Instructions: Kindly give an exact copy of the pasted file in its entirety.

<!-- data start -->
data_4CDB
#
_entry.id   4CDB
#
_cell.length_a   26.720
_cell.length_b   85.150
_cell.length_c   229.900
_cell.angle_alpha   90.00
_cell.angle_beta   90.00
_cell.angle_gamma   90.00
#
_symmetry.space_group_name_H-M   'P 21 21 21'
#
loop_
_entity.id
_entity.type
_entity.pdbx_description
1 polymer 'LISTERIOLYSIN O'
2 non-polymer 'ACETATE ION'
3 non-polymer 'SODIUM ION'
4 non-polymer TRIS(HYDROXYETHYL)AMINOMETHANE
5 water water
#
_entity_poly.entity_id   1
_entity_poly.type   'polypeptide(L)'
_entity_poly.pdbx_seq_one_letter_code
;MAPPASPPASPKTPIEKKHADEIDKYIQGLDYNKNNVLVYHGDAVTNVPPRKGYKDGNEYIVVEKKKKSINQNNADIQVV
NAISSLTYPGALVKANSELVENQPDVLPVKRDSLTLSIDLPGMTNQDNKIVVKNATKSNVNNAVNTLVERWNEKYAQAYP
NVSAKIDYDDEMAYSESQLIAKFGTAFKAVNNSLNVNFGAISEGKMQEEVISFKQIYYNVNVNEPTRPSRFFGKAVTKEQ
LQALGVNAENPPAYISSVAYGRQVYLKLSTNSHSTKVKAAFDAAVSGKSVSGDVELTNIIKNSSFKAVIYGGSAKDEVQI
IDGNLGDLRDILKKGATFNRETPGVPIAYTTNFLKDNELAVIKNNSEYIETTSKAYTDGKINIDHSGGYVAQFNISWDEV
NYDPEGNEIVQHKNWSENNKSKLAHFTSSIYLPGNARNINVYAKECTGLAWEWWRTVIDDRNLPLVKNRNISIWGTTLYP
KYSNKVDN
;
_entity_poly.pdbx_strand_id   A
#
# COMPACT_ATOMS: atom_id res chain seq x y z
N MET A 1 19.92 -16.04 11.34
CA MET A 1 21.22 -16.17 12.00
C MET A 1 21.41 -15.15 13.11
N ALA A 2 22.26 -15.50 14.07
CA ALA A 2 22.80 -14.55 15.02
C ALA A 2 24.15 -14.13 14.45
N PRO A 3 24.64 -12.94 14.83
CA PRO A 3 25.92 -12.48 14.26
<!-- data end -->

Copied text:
data_4CDB
#
_entry.id   4CDB
#
_cell.length_a   26.720
_cell.length_b   85.150
_cell.length_c   229.900
_cell.angle_alpha   90.00
_cell.angle_beta   90.00
_cell.angle_gamma   90.00
#
_symmetry.space_group_name_H-M   'P 21 21 21'
#
loop_
_entity.id
_entity.type
_entity.pdbx_description
1 polymer 'LISTERIOLYSIN O'
2 non-polymer 'ACETATE ION'
3 non-polymer 'SODIUM ION'
4 non-polymer TRIS(HYDROXYETHYL)AMINOMETHANE
5 water water
#
_entity_poly.entity_id   1
_entity_poly.type   'polypeptide(L)'
_entity_poly.pdbx_seq_one_letter_code
;MAPPASPPASPKTPIEKKHADEIDKYIQGLDYNKNNVLVYHGDAVTNVPPRKGYKDGNEYIVVEKKKKSINQNNADIQVV
NAISSLTYPGALVKANSELVENQPDVLPVKRDSLTLSIDLPGMTNQDNKIVVKNATKSNVNNAVNTLVERWNEKYAQAYP
NVSAKIDYDDEMAYSESQLIAKFGTAFKAVNNSLNVNFGAISEGKMQEEVISFKQIYYNVNVNEPTRPSRFFGKAVTKEQ
LQALGVNAENPPAYISSVAYGRQVYLKLSTNSHSTKVKAAFDAAVSGKSVSGDVELTNIIKNSSFKAVIYGGSAKDEVQI
IDGNLGDLRDILKKGATFNRETPGVPIAYTTNFLKDNELAVIKNNSEYIETTSKAYTDGKINIDHSGGYVAQFNISWDEV
NYDPEGNEIVQHKNWSENNKSKLAHFTSSIYLPGNARNINVYAKECTGLAWEWWRTVIDDRNLPLVKNRNISIWGTTLYP
KYSNKVDN
;
_entity_poly.pdbx_strand_id   A
#
# COMPACT_ATOMS: atom_id res chain seq x y z
N MET A 1 19.92 -16.04 11.34
CA MET A 1 21.22 -16.17 12.00
C MET A 1 21.41 -15.15 13.11
N ALA A 2 22.26 -15.50 14.07
CA ALA A 2 22.80 -14.55 15.02
C ALA A 2 24.15 -14.13 14.45
N PRO A 3 24.64 -12.94 14.83
CA PRO A 3 25.92 -12.48 14.26